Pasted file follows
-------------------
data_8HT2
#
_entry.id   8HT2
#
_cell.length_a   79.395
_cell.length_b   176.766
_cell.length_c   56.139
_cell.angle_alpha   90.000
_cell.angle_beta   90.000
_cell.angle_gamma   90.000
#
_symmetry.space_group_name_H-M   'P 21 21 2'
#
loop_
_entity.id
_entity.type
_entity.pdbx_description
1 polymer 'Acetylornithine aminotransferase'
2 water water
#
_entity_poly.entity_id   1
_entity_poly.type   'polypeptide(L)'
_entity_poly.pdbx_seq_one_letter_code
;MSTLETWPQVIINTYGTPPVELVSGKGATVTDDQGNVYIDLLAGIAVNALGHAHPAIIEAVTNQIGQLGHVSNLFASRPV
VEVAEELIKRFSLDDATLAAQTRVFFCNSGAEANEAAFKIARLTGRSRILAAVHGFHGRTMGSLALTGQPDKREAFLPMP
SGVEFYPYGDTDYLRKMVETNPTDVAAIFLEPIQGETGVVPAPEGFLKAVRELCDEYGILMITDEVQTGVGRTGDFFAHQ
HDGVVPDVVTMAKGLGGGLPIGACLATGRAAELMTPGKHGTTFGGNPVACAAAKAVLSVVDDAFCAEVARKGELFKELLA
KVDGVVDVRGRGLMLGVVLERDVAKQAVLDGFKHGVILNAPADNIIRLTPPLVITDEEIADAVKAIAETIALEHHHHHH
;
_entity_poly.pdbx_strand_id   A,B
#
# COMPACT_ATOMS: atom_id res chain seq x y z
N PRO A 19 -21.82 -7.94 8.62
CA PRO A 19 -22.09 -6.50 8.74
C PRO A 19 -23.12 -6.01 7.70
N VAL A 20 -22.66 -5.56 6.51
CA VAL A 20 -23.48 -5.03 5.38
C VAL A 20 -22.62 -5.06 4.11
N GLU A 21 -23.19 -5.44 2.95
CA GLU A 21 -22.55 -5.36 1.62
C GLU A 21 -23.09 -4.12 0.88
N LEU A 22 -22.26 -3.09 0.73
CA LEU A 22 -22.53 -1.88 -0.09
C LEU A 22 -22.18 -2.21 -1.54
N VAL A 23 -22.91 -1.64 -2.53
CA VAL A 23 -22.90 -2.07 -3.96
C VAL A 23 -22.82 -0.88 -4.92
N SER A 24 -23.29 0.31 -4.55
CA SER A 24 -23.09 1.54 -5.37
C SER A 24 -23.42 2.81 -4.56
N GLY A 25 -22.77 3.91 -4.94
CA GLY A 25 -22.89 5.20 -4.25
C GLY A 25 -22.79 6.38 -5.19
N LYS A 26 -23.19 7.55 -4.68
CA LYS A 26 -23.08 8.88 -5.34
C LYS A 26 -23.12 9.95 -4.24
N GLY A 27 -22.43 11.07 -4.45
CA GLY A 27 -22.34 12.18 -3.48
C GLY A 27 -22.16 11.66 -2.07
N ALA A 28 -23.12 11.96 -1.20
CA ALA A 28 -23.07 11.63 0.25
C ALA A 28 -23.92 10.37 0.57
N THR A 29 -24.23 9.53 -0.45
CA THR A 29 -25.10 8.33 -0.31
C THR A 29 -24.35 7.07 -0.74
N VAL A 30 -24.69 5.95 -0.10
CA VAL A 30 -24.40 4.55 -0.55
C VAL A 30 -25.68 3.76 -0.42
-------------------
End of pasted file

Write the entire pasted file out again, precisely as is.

data_8HT2
#
_entry.id   8HT2
#
_cell.length_a   79.395
_cell.length_b   176.766
_cell.length_c   56.139
_cell.angle_alpha   90.000
_cell.angle_beta   90.000
_cell.angle_gamma   90.000
#
_symmetry.space_group_name_H-M   'P 21 21 2'
#
loop_
_entity.id
_entity.type
_entity.pdbx_description
1 polymer 'Acetylornithine aminotransferase'
2 water water
#
_entity_poly.entity_id   1
_entity_poly.type   'polypeptide(L)'
_entity_poly.pdbx_seq_one_letter_code
;MSTLETWPQVIINTYGTPPVELVSGKGATVTDDQGNVYIDLLAGIAVNALGHAHPAIIEAVTNQIGQLGHVSNLFASRPV
VEVAEELIKRFSLDDATLAAQTRVFFCNSGAEANEAAFKIARLTGRSRILAAVHGFHGRTMGSLALTGQPDKREAFLPMP
SGVEFYPYGDTDYLRKMVETNPTDVAAIFLEPIQGETGVVPAPEGFLKAVRELCDEYGILMITDEVQTGVGRTGDFFAHQ
HDGVVPDVVTMAKGLGGGLPIGACLATGRAAELMTPGKHGTTFGGNPVACAAAKAVLSVVDDAFCAEVARKGELFKELLA
KVDGVVDVRGRGLMLGVVLERDVAKQAVLDGFKHGVILNAPADNIIRLTPPLVITDEEIADAVKAIAETIALEHHHHHH
;
_entity_poly.pdbx_strand_id   A,B
#
# COMPACT_ATOMS: atom_id res chain seq x y z
N PRO A 19 -21.82 -7.94 8.62
CA PRO A 19 -22.09 -6.50 8.74
C PRO A 19 -23.12 -6.01 7.70
N VAL A 20 -22.66 -5.56 6.51
CA VAL A 20 -23.48 -5.03 5.38
C VAL A 20 -22.62 -5.06 4.11
N GLU A 21 -23.19 -5.44 2.95
CA GLU A 21 -22.55 -5.36 1.62
C GLU A 21 -23.09 -4.12 0.88
N LEU A 22 -22.26 -3.09 0.73
CA LEU A 22 -22.53 -1.88 -0.09
C LEU A 22 -22.18 -2.21 -1.54
N VAL A 23 -22.91 -1.64 -2.53
CA VAL A 23 -22.90 -2.07 -3.96
C VAL A 23 -22.82 -0.88 -4.92
N SER A 24 -23.29 0.31 -4.55
CA SER A 24 -23.09 1.54 -5.37
C SER A 24 -23.42 2.81 -4.56
N GLY A 25 -22.77 3.91 -4.94
CA GLY A 25 -22.89 5.20 -4.25
C GLY A 25 -22.79 6.38 -5.19
N LYS A 26 -23.19 7.55 -4.68
CA LYS A 26 -23.08 8.88 -5.34
C LYS A 26 -23.12 9.95 -4.24
N GLY A 27 -22.43 11.07 -4.45
CA GLY A 27 -22.34 12.18 -3.48
C GLY A 27 -22.16 11.66 -2.07
N ALA A 28 -23.12 11.96 -1.20
CA ALA A 28 -23.07 11.63 0.25
C ALA A 28 -23.92 10.37 0.57
N THR A 29 -24.23 9.53 -0.45
CA THR A 29 -25.10 8.33 -0.31
C THR A 29 -24.35 7.07 -0.74
N VAL A 30 -24.69 5.95 -0.10
CA VAL A 30 -24.40 4.55 -0.55
C VAL A 30 -25.68 3.76 -0.42